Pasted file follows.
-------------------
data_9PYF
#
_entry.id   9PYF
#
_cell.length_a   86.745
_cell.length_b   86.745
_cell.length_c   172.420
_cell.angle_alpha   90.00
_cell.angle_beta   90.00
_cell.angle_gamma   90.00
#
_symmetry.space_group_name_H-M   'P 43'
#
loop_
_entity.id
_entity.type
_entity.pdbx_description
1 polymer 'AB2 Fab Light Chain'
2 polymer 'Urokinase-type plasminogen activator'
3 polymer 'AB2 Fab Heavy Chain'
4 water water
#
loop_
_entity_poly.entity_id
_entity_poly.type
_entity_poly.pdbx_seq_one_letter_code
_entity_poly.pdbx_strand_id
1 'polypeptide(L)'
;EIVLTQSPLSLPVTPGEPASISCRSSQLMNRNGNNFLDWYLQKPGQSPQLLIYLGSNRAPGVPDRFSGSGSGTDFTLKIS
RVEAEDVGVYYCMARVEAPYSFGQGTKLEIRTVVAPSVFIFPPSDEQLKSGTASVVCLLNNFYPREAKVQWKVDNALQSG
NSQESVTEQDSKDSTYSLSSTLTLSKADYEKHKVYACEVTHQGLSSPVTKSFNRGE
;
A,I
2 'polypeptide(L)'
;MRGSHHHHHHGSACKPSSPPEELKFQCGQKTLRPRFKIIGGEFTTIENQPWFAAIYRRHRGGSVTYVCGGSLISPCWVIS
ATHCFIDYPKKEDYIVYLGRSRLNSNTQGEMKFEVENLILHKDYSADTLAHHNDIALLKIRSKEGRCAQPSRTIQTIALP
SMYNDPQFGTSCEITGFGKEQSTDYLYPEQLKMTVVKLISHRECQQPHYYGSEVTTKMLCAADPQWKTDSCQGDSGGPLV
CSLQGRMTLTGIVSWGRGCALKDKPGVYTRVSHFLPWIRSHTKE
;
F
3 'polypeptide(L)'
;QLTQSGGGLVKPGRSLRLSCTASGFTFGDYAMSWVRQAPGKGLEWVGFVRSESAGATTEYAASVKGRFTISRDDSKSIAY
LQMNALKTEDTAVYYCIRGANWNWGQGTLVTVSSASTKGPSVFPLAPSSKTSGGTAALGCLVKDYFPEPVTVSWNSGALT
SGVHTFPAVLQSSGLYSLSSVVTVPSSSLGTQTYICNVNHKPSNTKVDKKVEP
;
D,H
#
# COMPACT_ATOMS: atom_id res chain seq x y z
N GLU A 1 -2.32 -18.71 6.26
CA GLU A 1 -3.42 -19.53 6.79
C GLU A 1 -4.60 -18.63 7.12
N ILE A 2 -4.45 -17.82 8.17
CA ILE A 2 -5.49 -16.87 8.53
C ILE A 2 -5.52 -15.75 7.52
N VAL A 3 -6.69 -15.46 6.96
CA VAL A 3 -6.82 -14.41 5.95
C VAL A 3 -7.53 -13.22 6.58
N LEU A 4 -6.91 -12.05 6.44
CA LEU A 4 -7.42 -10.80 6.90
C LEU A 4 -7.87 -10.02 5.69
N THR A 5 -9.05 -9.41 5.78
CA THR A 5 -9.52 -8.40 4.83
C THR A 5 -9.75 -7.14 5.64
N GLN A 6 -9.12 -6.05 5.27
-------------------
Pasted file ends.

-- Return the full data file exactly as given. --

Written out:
data_9PYF
#
_entry.id   9PYF
#
_cell.length_a   86.745
_cell.length_b   86.745
_cell.length_c   172.420
_cell.angle_alpha   90.00
_cell.angle_beta   90.00
_cell.angle_gamma   90.00
#
_symmetry.space_group_name_H-M   'P 43'
#
loop_
_entity.id
_entity.type
_entity.pdbx_description
1 polymer 'AB2 Fab Light Chain'
2 polymer 'Urokinase-type plasminogen activator'
3 polymer 'AB2 Fab Heavy Chain'
4 water water
#
loop_
_entity_poly.entity_id
_entity_poly.type
_entity_poly.pdbx_seq_one_letter_code
_entity_poly.pdbx_strand_id
1 'polypeptide(L)'
;EIVLTQSPLSLPVTPGEPASISCRSSQLMNRNGNNFLDWYLQKPGQSPQLLIYLGSNRAPGVPDRFSGSGSGTDFTLKIS
RVEAEDVGVYYCMARVEAPYSFGQGTKLEIRTVVAPSVFIFPPSDEQLKSGTASVVCLLNNFYPREAKVQWKVDNALQSG
NSQESVTEQDSKDSTYSLSSTLTLSKADYEKHKVYACEVTHQGLSSPVTKSFNRGE
;
A,I
2 'polypeptide(L)'
;MRGSHHHHHHGSACKPSSPPEELKFQCGQKTLRPRFKIIGGEFTTIENQPWFAAIYRRHRGGSVTYVCGGSLISPCWVIS
ATHCFIDYPKKEDYIVYLGRSRLNSNTQGEMKFEVENLILHKDYSADTLAHHNDIALLKIRSKEGRCAQPSRTIQTIALP
SMYNDPQFGTSCEITGFGKEQSTDYLYPEQLKMTVVKLISHRECQQPHYYGSEVTTKMLCAADPQWKTDSCQGDSGGPLV
CSLQGRMTLTGIVSWGRGCALKDKPGVYTRVSHFLPWIRSHTKE
;
F
3 'polypeptide(L)'
;QLTQSGGGLVKPGRSLRLSCTASGFTFGDYAMSWVRQAPGKGLEWVGFVRSESAGATTEYAASVKGRFTISRDDSKSIAY
LQMNALKTEDTAVYYCIRGANWNWGQGTLVTVSSASTKGPSVFPLAPSSKTSGGTAALGCLVKDYFPEPVTVSWNSGALT
SGVHTFPAVLQSSGLYSLSSVVTVPSSSLGTQTYICNVNHKPSNTKVDKKVEP
;
D,H
#
# COMPACT_ATOMS: atom_id res chain seq x y z
N GLU A 1 -2.32 -18.71 6.26
CA GLU A 1 -3.42 -19.53 6.79
C GLU A 1 -4.60 -18.63 7.12
N ILE A 2 -4.45 -17.82 8.17
CA ILE A 2 -5.49 -16.87 8.53
C ILE A 2 -5.52 -15.75 7.52
N VAL A 3 -6.69 -15.46 6.96
CA VAL A 3 -6.82 -14.41 5.95
C VAL A 3 -7.53 -13.22 6.58
N LEU A 4 -6.91 -12.05 6.44
CA LEU A 4 -7.42 -10.80 6.90
C LEU A 4 -7.87 -10.02 5.69
N THR A 5 -9.05 -9.41 5.78
CA THR A 5 -9.52 -8.40 4.83
C THR A 5 -9.75 -7.14 5.64
N GLN A 6 -9.12 -6.05 5.27